Asian markets lower after S&P 500, Nasdaq hit record highs
BANGKOK (AP) — Shares were mostly lower in Asia on Wednesday as the rally on Wall Street, where the S&P 500 logged an all-time record high close, ran out of steam.
Japan’s Nikkei 225 index lost 0.6% to 22,136.56 and the Hang Seng in Hong Kong fell 0.9% to 29,707.64. The Shanghai Composite index declined 0.9% to 3,169.20 and the Kospi in South Korea gave up 1.3% to 2,191.89. Australia’s S&P ASX 200 gained 0.9% to 6,374.30. Shares fell in Indonesia but rose in Singapore and India.
Various economic indicators, such as a larger-than-expected drop in Taiwan’s exports and similarly weak figures for Singapore and South Korea, appear to have left investors cautious.
“While the world speculates on the longevity of China’s latest stimulus hit, it’s essential to realize that not all parts of the world are performing as gloriously as the U.S. and China at the moment,” Jeffrey Halley of Oanda said in a commentary.
The weak start to trading came as the White House said a U.S. delegation will visit Beijing next week to continue trade negotiations. Chinese officials will visit Washington for more talks starting May 8.
The talks are aimed at resolving a dispute over Beijing’s technology policies and other issues that has clouded the economic outlook and shaken financial markets.
President Donald Trump has slapped tariffs on $250 billion in Chinese imports in a dispute over Beijing’s aggressive drive to challenge U.S. technological dominance. China has retaliated by targeting $110 billion in U.S. products.
White House Press Secretary Sarah Sanders said U.S. Trade Representative Robert Lighthizer and Treasury Secretary Steven Mnuchin will lead the U.S. side in the talks beginning April 30.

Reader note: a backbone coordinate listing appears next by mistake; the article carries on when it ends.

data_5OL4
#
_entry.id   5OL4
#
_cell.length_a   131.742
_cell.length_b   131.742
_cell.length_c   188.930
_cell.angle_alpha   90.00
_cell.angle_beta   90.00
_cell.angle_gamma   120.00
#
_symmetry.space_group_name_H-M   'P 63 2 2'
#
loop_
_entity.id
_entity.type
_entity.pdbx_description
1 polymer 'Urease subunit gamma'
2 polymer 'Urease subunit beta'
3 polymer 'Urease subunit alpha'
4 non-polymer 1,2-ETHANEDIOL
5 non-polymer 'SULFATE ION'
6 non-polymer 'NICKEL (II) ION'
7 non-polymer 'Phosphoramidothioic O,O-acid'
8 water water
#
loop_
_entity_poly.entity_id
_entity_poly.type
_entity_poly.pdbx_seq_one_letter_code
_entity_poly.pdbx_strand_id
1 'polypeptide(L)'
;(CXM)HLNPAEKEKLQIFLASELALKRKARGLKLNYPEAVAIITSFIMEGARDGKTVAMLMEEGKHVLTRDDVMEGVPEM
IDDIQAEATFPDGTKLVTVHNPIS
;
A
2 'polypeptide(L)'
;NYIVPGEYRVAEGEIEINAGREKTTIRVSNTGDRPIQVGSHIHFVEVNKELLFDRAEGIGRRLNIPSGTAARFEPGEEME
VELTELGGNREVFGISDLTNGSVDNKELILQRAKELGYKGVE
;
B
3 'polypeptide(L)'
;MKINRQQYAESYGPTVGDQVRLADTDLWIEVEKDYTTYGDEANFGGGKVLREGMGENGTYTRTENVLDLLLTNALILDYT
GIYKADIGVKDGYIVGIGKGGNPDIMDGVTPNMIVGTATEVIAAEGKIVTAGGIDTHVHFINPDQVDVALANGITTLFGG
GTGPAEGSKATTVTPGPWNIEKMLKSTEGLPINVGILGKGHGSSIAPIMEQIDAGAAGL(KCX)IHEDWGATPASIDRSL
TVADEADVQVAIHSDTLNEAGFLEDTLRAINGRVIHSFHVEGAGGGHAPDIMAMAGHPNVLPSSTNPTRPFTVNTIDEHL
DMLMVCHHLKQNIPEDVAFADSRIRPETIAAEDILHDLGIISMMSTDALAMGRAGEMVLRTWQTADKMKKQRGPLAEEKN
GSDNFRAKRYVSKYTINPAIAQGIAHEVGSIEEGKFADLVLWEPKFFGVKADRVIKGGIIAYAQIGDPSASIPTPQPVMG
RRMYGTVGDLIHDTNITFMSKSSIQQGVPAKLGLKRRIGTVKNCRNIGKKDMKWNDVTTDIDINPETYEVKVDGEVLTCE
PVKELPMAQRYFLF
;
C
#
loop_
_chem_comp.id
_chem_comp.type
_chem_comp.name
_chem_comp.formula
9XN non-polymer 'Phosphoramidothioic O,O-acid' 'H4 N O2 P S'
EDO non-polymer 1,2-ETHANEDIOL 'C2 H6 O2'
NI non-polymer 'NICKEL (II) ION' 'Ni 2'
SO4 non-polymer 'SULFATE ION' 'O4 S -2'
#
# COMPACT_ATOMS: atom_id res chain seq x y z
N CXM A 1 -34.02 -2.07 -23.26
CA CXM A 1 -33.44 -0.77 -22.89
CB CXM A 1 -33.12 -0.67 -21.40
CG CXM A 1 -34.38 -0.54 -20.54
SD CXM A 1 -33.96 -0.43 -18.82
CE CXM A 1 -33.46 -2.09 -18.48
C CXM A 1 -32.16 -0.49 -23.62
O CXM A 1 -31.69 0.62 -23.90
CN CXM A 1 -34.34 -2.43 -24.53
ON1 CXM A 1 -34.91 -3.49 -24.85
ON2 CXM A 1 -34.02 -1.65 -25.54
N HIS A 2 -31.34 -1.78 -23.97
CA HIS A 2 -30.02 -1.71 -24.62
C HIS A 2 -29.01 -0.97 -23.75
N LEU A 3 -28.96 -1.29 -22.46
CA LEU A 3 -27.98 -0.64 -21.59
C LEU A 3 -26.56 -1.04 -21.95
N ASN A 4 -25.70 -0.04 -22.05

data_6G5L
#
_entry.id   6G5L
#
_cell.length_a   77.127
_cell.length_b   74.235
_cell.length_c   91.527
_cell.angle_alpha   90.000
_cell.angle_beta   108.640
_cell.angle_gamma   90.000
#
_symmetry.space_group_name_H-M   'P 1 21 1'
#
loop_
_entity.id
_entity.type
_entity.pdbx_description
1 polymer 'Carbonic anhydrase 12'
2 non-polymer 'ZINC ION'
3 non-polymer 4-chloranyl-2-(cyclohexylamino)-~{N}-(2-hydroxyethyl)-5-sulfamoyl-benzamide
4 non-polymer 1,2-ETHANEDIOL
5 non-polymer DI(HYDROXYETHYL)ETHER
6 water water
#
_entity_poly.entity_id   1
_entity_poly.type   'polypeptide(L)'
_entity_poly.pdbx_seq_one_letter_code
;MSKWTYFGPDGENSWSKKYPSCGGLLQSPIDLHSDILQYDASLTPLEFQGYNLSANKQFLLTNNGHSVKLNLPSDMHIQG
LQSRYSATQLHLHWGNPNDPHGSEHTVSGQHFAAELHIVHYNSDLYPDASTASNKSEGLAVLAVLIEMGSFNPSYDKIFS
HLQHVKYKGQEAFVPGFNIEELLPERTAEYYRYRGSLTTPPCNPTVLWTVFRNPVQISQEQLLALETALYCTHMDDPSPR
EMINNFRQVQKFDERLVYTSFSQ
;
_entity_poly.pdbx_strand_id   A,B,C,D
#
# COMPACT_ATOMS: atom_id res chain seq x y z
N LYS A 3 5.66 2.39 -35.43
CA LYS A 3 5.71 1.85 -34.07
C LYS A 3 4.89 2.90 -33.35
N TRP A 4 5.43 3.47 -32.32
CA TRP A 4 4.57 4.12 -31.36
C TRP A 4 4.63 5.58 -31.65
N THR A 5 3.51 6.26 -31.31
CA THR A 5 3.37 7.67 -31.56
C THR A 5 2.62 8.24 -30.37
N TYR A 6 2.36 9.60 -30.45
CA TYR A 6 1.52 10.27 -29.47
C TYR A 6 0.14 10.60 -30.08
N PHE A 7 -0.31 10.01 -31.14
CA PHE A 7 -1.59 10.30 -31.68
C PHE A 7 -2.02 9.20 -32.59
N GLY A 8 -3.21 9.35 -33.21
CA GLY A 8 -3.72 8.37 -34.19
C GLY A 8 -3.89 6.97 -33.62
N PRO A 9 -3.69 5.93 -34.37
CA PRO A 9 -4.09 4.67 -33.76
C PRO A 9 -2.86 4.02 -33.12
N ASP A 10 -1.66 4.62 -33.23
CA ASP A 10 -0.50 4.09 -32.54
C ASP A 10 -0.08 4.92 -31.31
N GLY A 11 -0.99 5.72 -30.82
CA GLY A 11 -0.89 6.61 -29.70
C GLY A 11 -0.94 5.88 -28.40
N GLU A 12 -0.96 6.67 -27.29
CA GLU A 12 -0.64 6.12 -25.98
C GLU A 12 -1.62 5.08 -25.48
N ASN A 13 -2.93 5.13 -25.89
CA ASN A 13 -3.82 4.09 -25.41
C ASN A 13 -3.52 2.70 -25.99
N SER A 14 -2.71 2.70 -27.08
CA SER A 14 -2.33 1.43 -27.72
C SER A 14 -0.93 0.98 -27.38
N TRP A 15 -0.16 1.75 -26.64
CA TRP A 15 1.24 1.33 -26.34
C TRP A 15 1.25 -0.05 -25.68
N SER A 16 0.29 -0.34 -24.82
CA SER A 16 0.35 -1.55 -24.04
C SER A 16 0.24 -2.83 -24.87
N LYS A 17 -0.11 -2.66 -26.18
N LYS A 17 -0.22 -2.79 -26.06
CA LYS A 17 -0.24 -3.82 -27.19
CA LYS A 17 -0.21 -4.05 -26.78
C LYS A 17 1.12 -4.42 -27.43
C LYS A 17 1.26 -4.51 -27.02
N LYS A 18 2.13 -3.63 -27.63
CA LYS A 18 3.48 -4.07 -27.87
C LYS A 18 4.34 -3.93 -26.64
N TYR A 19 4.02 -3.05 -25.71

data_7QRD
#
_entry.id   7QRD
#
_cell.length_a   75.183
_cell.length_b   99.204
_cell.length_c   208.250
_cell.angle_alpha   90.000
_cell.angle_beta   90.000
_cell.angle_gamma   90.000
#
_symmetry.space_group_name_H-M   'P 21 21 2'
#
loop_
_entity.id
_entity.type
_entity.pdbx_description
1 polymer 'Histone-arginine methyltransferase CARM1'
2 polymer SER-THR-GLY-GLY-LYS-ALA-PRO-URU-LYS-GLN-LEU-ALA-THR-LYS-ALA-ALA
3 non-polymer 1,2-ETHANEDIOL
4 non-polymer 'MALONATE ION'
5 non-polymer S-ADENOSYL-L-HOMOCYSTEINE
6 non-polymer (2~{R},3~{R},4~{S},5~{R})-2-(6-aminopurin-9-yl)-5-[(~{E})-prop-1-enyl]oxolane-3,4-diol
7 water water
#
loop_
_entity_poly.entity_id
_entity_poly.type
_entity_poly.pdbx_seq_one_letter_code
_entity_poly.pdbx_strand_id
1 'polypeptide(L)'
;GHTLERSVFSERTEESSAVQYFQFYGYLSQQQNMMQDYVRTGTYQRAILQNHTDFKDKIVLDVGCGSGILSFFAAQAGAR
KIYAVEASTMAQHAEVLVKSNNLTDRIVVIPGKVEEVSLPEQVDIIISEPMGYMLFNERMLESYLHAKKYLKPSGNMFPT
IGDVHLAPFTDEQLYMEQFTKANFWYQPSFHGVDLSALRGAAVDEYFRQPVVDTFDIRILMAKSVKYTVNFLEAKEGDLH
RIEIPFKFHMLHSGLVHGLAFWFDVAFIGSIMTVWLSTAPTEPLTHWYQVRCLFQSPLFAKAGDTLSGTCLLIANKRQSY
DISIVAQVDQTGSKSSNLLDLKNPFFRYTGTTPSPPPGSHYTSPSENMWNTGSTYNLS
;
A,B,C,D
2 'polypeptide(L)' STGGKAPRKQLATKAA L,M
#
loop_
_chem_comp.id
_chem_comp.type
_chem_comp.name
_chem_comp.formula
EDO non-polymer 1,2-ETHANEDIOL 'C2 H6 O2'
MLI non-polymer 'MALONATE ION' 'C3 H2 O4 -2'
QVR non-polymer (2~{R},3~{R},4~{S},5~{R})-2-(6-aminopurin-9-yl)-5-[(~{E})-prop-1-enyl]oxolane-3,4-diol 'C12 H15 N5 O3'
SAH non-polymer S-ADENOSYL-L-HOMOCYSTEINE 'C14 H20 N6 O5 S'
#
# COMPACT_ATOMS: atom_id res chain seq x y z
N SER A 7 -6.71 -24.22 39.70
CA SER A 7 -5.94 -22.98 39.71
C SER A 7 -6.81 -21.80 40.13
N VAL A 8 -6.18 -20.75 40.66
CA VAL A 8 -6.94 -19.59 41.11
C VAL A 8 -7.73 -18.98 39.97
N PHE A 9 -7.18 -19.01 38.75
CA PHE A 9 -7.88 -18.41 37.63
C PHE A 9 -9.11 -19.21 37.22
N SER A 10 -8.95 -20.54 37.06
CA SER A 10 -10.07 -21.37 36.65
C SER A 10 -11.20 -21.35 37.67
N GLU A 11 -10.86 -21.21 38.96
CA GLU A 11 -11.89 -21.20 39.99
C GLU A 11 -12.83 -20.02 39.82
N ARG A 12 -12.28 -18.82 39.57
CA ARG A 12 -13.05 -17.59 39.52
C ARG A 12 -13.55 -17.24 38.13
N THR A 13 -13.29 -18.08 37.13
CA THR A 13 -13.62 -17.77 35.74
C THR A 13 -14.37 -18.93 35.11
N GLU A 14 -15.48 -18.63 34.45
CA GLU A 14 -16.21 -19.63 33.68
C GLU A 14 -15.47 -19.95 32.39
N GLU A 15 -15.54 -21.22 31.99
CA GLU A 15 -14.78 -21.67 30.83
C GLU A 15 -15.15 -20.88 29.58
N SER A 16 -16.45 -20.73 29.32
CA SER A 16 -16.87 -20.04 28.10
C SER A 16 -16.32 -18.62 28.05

Investors seemed unswayed by the S&P 500′s all-time high, which marked the market’s complete recovery from a nosedive at the end of last year. The S&P 500 index gained 0.9%, to 2,933.68. Its previous record high was 2,930.75, which was set on Sept. 20.
The benchmark index’s previous record was set last September, shortly before the market sank in the fourth quarter amid fears of a recession, an escalating trade war between the U.S. and China, and concern the Federal Reserve was moving too aggressively to raise interest rates.
Those concerns have eased or taken a back seat this year to more optimism among investors, who seem more optimistic about the global economy and Fed policy after the central bank signaled it might not raise interest rates at all in 2019.
The Nasdaq composite index climbed 1.3% to 8,120.82 on Tuesday, beating the record high close of 8,109.69 it reached on Aug. 29. The Dow Jones Industrial Average rose 0.5% to 26,656.39.
Small-company stocks rose much more than the rest of the market, a bullish sign indicating that investors were more willing to take on risk. The Russell 2000 index picked up 1.6%to 1,585.09, but finished well below the peak it reached in August.
So far, stocks have been lifted by relatively strong earnings results and optimistic corporate forecasts, though it’s too early to say if the season will beat Wall Street’s modest expectations.
Hasbro surged 14.2% after the toy company reported strong growth in its various franchises, which include Transformers toys, which benefited from the hit movie “Bumblebee” and “Magic: The Gathering Arena.”
Coca-Cola surprised Wall Street with its beverage sales during the first quarter after it previously warned of slower growth this year. The stock rose 1.7%.
Twitter surged 15.6% after surprising Wall Street by adding more users than analysts had expected during the first quarter.
ENERGY: U.S. crude lost 38 cents to $65.92 per barrel in electronic trading on the New York Mercantile Exchange. It gained 1.1% to settle at $66.30 per barrel on Tuesday. Oil has been climbing since dropping below $43 in late December. Brent crude declined 40 cents to $74.11 per barrel. It rose 0.6% to close at $74.51 per barrel.
CURRENCIES: The dollar fell to 111.80 Japanese yen from 111.87 yen late Tuesday. The euro slipped to $1.1213 from $1.1227.
AP Business writers Damien J. Troise and Alex Veiga contributed.